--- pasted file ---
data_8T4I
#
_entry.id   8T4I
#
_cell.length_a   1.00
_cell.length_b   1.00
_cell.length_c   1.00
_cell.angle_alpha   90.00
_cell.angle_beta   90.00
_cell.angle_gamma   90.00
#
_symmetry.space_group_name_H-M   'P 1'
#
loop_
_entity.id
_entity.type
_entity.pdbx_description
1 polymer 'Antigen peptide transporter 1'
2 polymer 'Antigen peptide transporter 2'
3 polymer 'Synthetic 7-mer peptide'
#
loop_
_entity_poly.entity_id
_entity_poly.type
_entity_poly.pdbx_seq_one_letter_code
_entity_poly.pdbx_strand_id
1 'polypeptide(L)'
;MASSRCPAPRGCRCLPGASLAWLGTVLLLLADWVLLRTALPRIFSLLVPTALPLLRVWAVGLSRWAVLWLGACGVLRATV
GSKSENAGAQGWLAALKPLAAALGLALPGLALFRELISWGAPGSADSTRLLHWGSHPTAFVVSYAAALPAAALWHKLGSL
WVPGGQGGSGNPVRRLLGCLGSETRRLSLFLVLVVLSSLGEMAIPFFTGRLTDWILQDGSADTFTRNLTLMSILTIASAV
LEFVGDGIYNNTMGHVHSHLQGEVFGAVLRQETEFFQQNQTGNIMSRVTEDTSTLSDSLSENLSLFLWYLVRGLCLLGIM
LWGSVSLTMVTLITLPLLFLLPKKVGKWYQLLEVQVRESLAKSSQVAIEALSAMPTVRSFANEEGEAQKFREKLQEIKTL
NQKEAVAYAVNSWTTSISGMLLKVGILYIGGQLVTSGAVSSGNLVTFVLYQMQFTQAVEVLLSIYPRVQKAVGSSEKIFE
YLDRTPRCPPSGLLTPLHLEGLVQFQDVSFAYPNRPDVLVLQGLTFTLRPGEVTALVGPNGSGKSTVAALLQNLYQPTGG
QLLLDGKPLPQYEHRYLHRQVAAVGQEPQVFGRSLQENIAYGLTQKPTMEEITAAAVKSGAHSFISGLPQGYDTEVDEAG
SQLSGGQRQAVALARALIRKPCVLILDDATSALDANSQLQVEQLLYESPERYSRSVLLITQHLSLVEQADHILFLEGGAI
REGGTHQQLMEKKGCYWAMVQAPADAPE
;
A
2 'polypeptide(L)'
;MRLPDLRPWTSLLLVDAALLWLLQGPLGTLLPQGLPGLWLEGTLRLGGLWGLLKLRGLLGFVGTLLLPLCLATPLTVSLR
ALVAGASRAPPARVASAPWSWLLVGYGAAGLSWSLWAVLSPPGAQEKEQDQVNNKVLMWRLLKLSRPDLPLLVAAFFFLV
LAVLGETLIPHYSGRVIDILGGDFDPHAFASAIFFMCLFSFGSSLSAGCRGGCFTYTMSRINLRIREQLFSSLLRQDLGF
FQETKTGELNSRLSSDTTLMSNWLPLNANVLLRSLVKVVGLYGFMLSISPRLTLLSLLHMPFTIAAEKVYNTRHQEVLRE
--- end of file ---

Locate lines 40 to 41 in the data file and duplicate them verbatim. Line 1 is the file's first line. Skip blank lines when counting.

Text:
2 'polypeptide(L)'
;MRLPDLRPWTSLLLVDAALLWLLQGPLGTLLPQGLPGLWLEGTLRLGGLWGLLKLRGLLGFVGTLLLPLCLATPLTVSLR